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This is going to be a long one, with lots of photos, but I think the lovers of randomness will like it; it’s as random as it gets.

Apparently Shanghai has a new plan called “One City, Nine Towns”. It means they’re going to build nine living areas in styles inspired by different countries. So far they have two: the Dutch Village and the English Village.

As soon as I heard about it, I knew I had to see it. So the first chance I got to go to Shanghai, I jumped on the red metro line, rode all the way to the last stop, Songjiang New City, and took a bus to the “Ying-shi xiaozhen” (the English village). Or you can take a cab or even walk, it takes about 40 minutes ā€“ just in case you want to know how to get there!

It was not a disappointment. I started grinning the second I got there: all the paraphernalia of an English town, masticated and spat out by a Chinese architect. And it’s all empty. I mean, it’s built for people to live in and there’s no one there, no one except for a small bunch of tourists and masses of newlyweds. All the shops are galleries or high-end fashion places, there isn’t a single grocery store in view.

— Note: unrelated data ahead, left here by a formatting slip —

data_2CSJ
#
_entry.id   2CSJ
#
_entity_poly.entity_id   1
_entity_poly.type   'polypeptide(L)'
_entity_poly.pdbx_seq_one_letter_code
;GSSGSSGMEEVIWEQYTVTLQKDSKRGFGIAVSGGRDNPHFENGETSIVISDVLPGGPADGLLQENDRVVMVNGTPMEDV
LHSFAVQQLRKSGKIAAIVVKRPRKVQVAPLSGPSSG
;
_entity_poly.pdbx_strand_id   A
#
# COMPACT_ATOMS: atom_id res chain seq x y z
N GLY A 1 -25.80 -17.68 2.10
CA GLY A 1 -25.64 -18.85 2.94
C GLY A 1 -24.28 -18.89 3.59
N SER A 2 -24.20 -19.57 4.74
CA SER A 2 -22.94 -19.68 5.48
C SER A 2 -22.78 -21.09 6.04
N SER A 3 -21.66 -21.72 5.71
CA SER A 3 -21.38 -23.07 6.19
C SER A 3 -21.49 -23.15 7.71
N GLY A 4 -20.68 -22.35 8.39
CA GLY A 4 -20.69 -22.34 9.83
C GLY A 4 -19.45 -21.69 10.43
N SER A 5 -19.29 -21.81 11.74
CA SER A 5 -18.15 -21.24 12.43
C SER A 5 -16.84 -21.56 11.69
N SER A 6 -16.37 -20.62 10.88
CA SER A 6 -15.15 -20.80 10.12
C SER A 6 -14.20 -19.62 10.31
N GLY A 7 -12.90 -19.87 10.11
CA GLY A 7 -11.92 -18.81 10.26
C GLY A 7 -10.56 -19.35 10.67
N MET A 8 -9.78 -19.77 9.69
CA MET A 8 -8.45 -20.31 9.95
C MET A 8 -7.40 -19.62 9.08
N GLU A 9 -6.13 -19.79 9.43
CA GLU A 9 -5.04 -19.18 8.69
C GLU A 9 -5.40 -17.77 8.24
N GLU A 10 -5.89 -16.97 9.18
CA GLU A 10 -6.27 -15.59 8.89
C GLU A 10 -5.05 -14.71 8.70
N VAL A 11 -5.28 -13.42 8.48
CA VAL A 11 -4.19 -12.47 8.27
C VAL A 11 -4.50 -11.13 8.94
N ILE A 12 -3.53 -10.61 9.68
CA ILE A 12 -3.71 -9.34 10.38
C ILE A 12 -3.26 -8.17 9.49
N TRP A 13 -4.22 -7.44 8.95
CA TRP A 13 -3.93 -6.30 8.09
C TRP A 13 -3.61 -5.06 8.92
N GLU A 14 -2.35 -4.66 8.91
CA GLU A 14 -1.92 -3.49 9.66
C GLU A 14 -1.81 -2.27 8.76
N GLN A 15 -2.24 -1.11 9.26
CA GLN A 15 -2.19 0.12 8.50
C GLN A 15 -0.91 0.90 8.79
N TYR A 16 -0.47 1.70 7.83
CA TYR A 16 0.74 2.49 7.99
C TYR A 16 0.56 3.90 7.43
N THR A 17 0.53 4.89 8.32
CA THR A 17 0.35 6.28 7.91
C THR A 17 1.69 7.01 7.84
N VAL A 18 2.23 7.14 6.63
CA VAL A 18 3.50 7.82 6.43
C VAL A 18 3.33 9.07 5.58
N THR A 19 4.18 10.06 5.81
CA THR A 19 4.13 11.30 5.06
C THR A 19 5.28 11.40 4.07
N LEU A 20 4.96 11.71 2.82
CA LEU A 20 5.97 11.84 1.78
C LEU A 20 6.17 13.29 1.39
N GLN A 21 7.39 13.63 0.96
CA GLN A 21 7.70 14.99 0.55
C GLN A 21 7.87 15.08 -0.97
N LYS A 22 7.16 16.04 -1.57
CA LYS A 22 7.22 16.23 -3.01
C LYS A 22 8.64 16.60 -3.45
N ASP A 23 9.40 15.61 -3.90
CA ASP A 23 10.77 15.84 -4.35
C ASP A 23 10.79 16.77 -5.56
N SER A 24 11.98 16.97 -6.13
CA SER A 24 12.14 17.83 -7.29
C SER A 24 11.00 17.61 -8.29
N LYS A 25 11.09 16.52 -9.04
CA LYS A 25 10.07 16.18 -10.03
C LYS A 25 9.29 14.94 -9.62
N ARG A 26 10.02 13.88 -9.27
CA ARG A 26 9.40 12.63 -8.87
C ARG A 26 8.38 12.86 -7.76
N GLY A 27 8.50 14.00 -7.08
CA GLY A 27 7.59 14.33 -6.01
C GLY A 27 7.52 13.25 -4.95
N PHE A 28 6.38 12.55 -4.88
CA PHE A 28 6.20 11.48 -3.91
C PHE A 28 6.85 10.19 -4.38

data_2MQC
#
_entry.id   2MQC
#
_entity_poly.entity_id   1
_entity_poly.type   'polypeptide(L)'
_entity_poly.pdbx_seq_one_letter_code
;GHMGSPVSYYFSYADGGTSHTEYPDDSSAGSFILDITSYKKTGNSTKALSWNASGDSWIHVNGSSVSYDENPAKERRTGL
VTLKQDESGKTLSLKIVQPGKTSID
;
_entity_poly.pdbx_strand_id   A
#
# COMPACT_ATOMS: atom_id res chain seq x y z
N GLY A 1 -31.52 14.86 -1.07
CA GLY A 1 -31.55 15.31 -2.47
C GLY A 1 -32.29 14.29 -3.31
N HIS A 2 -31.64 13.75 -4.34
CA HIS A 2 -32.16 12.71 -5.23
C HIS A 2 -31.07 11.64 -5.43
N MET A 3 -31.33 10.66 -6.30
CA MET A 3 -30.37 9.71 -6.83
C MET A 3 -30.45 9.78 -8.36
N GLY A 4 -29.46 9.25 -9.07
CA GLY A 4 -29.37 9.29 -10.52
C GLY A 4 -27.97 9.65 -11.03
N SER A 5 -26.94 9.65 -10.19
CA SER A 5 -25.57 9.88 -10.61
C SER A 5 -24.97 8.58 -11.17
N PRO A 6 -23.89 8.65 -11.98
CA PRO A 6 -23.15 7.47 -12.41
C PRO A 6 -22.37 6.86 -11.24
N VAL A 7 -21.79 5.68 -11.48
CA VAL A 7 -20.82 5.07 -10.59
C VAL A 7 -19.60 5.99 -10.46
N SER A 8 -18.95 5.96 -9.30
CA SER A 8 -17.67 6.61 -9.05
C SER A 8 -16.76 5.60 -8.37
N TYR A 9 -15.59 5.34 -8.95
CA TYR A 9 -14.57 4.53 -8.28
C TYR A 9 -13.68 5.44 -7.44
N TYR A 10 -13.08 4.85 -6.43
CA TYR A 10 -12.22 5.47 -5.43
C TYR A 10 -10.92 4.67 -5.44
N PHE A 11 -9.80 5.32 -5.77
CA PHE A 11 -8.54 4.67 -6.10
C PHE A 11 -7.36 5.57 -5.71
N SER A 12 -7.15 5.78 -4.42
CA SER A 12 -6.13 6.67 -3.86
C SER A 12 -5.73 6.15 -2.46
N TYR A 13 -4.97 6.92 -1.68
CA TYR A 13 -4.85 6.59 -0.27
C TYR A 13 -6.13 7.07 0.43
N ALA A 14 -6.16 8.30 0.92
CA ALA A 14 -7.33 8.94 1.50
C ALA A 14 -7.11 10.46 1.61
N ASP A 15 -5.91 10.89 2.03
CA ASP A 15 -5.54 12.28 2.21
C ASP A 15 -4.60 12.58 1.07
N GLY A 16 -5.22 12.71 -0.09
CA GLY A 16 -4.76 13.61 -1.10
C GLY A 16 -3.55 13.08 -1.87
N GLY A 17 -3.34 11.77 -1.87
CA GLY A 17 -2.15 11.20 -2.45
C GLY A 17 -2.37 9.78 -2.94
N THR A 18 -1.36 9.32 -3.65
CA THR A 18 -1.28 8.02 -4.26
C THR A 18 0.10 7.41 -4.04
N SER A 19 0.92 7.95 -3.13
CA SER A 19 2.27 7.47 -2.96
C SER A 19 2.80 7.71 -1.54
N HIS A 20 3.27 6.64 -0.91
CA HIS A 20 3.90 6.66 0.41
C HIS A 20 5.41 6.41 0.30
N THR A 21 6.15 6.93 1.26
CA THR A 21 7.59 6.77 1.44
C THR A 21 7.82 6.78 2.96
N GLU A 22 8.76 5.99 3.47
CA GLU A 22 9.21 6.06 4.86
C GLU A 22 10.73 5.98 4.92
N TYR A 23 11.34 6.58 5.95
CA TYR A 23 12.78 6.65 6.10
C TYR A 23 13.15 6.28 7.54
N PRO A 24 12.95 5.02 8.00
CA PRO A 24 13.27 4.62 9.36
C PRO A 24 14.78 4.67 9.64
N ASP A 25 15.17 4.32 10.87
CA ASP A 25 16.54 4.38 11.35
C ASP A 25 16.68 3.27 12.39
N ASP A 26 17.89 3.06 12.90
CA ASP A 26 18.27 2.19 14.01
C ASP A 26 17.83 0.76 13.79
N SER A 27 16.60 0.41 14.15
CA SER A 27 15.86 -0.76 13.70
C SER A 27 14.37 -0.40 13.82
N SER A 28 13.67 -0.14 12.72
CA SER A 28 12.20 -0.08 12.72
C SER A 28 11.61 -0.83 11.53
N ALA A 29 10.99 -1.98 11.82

But it’s also a very nice, quiet spot to take a walk and get away from the busy Shanghai life.

Ladies and Gentlemen, I give you:

Chinese security is singularly unfit for wearing these red uniforms. And what’s with the deer?

Peace & Love Kindergarten?

I don’t want to know what happens when you plug in the cable going out of that coloured cow’s rear…

This looks like the Shanghainese version of the Tower…

Flamingos – typical of the British Isles

Windsor Island

Now a tiny contest: who are these famous and important people, the statues of whom are strewn around the whole place?

The steam engine guy? What’s his name…


Erm, Florence Nightingale?

No idea. G.B. Shaw?

Tom Thumb?

And of course… Harry Potter.

China Unicom phone booth.

Of course, the wedding shots. No, seriously. Except for these guys and some tourists there is NO ONE there.

This is not a typical Chinese mailbox.

And there was a church. Only they went for Catholic. In a traditional English village? A bit unexpected…

Someone did a good job with it, though, and chose very classical masterpieces to copy: El Greco, Rembrandt and here: Simone Martini

Then next to it there was a devotional shop for Chinese Catholics…

…also selling Smurf mascots.

And a tram for tourists.

But let us not be deceived. Whatever Tudor or Georgian houses you see, still flowing high up above this ā€“ is the red flag of the People’s Republic of China.